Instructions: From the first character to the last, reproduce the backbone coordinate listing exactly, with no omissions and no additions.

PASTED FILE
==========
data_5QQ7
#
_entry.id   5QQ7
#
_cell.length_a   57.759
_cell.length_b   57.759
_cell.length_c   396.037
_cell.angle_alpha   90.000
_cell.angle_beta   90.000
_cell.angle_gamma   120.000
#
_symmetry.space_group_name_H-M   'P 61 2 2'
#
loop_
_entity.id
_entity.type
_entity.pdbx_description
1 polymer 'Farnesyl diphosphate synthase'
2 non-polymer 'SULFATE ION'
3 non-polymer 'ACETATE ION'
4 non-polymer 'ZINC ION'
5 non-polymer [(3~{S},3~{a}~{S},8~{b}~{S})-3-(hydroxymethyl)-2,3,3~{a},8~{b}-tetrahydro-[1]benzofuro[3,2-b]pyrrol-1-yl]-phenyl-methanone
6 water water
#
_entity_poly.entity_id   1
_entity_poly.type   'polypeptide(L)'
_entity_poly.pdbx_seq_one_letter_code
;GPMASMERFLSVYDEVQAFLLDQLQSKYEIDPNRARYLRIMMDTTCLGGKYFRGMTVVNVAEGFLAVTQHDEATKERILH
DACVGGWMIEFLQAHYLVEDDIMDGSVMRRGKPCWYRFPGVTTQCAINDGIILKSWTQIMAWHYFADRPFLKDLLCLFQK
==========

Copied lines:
data_5QQ7
#
_entry.id   5QQ7
#
_cell.length_a   57.759
_cell.length_b   57.759
_cell.length_c   396.037
_cell.angle_alpha   90.000
_cell.angle_beta   90.000
_cell.angle_gamma   120.000
#
_symmetry.space_group_name_H-M   'P 61 2 2'
#
loop_
_entity.id
_entity.type
_entity.pdbx_description
1 polymer 'Farnesyl diphosphate synthase'
2 non-polymer 'SULFATE ION'
3 non-polymer 'ACETATE ION'
4 non-polymer 'ZINC ION'
5 non-polymer [(3~{S},3~{a}~{S},8~{b}~{S})-3-(hydroxymethyl)-2,3,3~{a},8~{b}-tetrahydro-[1]benzofuro[3,2-b]pyrrol-1-yl]-phenyl-methanone
6 water water
#
_entity_poly.entity_id   1
_entity_poly.type   'polypeptide(L)'
_entity_poly.pdbx_seq_one_letter_code
;GPMASMERFLSVYDEVQAFLLDQLQSKYEIDPNRARYLRIMMDTTCLGGKYFRGMTVVNVAEGFLAVTQHDEATKERILH
DACVGGWMIEFLQAHYLVEDDIMDGSVMRRGKPCWYRFPGVTTQCAINDGIILKSWTQIMAWHYFADRPFLKDLLCLFQK